Giving your self to service is life's true fulfillment. There is no better feeling than helping the less fortunate. I myself have had hands on experience with community service and it has changed me in miraculous ways. Last summer I started volunteering at Joe DiMaggio's Children's Hospital. Eager to help I went in with my eyes closed and learned lessons I thought I would never learn.
At the beginning of my journey I saw this hospital like any other one, one that is designed to cure the ill. But this hospital is in a league all its own; putting smiles on the patients faces regardless of how sick they really are. This is a place in which sick children can be themselves regardless of prejudice and stereotyping. The world is a cruel place and these poor innocence beings just need a place to forget their worries and Joe DiMaggio is a place to let loose.
Many of my tasks at the hospital where hands on. Reading, playing, arts and crafts, or just simply offering moral support is a volunteer's top priority. Just after a couple of weeks at the hospital, I became a regular. Patients were beginning to ask about me and were inquiring when I would come and play. The feeling of being helpful encouraged me and I began spending more and more time at the hospital. I would visit patients on my days off and became quite close to many of them through the weeks.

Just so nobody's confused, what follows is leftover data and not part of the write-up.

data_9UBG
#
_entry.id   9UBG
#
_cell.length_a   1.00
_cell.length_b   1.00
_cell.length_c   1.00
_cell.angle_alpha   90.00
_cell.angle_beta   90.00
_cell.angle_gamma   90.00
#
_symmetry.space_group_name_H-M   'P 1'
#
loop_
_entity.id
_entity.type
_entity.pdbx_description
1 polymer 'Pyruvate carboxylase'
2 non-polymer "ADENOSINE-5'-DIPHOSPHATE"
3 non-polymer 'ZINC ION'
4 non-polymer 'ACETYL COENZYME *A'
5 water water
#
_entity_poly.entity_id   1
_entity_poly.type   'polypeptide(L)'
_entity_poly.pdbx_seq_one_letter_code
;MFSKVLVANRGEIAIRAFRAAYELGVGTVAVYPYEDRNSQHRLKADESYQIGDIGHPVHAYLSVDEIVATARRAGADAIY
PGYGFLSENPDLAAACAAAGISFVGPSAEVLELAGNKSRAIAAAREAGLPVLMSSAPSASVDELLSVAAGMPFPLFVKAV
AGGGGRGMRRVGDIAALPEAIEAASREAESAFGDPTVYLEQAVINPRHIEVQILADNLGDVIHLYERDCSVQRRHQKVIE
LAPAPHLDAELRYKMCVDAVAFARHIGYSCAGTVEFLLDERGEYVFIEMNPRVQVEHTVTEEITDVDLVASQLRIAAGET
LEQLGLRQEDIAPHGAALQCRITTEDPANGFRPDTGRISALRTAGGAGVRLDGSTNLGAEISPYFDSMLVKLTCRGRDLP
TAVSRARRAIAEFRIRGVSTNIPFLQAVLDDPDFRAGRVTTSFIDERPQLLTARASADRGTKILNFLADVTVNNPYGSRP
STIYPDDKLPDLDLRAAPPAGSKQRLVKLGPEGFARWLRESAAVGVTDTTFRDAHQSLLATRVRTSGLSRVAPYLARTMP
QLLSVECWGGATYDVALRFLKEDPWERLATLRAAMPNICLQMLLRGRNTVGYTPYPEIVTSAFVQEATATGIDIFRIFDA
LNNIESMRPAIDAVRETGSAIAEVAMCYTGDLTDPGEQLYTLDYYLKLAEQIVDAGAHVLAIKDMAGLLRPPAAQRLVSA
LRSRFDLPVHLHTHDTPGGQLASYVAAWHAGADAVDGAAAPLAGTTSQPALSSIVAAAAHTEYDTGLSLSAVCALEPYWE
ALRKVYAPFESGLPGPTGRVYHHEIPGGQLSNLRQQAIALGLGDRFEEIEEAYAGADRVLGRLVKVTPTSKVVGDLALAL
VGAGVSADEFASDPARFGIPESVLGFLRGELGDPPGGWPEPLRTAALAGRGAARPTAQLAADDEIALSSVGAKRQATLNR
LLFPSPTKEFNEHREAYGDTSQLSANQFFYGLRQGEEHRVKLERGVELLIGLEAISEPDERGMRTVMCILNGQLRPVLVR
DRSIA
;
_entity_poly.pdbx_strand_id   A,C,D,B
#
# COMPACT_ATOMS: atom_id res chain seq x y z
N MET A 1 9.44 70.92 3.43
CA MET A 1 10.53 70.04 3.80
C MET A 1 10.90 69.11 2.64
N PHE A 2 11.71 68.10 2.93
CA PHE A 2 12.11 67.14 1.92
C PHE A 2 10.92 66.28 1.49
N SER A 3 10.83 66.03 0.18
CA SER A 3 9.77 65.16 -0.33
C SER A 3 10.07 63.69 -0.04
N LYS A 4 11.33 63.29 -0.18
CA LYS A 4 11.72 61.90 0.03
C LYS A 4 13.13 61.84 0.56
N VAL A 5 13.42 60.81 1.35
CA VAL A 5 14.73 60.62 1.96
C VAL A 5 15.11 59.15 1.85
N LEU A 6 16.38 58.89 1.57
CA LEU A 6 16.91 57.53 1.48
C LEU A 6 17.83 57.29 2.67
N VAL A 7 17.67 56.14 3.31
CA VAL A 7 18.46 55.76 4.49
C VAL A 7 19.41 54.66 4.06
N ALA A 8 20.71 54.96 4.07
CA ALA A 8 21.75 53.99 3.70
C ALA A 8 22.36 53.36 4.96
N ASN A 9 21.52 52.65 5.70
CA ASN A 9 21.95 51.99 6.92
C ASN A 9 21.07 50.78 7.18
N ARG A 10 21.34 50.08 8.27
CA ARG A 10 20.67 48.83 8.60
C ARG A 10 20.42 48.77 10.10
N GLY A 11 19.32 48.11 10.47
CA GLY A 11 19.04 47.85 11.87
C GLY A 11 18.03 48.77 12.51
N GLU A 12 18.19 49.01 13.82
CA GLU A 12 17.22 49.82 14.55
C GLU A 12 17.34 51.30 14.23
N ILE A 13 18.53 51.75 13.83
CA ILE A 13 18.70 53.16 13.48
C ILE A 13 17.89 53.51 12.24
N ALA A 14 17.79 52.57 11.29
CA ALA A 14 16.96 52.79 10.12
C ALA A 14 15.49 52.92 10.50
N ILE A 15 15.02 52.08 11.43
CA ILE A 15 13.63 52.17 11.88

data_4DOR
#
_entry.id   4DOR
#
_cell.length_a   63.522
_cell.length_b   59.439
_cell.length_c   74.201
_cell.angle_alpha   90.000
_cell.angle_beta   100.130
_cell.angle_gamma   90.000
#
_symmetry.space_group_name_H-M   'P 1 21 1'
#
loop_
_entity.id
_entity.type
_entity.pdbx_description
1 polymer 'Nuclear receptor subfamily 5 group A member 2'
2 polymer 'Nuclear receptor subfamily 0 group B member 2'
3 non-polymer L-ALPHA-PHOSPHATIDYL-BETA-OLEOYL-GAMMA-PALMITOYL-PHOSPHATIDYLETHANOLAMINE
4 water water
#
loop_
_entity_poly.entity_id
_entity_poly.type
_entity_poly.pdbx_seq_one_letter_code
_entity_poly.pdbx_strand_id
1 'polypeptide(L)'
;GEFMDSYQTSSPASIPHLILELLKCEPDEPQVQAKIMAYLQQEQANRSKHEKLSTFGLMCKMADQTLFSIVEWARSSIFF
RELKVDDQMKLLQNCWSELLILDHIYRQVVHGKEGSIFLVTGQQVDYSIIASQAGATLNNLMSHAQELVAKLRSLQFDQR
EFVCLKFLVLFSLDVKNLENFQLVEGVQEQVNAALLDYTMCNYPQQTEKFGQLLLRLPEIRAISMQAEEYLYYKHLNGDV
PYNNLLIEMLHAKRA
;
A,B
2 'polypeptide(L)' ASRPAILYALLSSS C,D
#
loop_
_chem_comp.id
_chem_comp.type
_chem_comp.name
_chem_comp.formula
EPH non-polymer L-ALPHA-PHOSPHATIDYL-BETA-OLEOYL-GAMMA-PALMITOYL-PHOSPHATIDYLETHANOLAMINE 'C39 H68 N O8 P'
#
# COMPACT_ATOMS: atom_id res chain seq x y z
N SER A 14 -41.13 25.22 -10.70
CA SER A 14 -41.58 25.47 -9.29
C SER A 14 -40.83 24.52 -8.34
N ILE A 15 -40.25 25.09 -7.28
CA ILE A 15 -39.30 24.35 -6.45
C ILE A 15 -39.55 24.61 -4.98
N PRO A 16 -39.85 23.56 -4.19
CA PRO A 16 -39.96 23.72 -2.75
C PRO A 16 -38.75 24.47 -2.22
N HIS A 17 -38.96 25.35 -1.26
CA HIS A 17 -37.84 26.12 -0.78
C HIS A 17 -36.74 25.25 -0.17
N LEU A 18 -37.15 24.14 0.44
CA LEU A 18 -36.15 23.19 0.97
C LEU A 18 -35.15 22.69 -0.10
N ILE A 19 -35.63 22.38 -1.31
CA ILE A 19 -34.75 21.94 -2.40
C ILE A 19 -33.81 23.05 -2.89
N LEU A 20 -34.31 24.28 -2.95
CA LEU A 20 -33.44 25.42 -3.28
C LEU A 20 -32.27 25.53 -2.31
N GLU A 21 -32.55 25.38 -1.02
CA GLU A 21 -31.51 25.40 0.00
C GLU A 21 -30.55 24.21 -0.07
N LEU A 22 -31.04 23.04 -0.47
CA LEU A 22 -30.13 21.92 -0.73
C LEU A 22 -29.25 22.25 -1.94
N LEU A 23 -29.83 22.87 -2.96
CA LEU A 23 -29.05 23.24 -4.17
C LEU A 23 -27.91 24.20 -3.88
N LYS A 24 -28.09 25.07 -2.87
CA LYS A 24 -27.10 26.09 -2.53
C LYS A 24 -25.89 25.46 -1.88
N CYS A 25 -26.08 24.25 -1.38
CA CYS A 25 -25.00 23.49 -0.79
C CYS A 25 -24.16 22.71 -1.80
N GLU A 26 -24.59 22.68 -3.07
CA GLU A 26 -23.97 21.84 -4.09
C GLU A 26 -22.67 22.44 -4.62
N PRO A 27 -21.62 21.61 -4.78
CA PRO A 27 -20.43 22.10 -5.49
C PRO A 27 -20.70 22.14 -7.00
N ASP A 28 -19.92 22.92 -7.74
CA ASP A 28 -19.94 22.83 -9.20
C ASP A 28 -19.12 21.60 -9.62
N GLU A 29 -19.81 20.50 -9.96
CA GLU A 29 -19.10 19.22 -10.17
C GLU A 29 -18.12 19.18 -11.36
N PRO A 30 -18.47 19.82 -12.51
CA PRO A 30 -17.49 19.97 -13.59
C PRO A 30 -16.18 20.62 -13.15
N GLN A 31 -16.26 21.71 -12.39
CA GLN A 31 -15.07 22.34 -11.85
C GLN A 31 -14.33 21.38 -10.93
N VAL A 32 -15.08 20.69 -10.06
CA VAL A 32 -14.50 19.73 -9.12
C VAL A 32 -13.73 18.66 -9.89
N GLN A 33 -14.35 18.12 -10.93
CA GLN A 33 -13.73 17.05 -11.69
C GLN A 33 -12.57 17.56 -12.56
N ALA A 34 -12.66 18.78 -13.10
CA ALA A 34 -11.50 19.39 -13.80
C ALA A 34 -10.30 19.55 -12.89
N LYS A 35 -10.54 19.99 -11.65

On an ordinary day at the hospital, I met a boy around my age named Steven. Steven was very shy and kept to himself and for some reason he decided to confide in me. We became great friends and I saw him every time I went to the hospital. One day he decided to come clean...
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Surrounding Yourself with Good People Can Bring You Joy Every Day
In a grown up world you have good days and bad days at work. While my work day yesterday with an unpleasant online encounter, I consider myself to be one of those truly fortunate individuals whose good days outweigh the bad by an incredibly large margin. Each morning I look forward to tackling the tasks ahead of me as the Director of Every Child By Two (ECBT), knowing that today could be the day we save a life. While we work on many different initiatives, our priorities are steadfast and my terrific staff members share in my commitment to our goals. Our organization has the very specific focus of ensuring that every child completes their primary series of vaccines by age two. As our readers know, ECBT recently became a partner of the Shot@Life campaign to expand this assurance to children throughout the globe; children who deserve the same chance at reaching precious milestones as children in the U.S.
The Shot@Life campaign, although new in its efforts, has already made an impact on the way that I view the world and it has jump started my community service efforts. It has made me appreciate all the little things we are able to provide to our two children this summer, like sandcastles and sailing, fishing and snorkeling, and best of all, time with family and friends.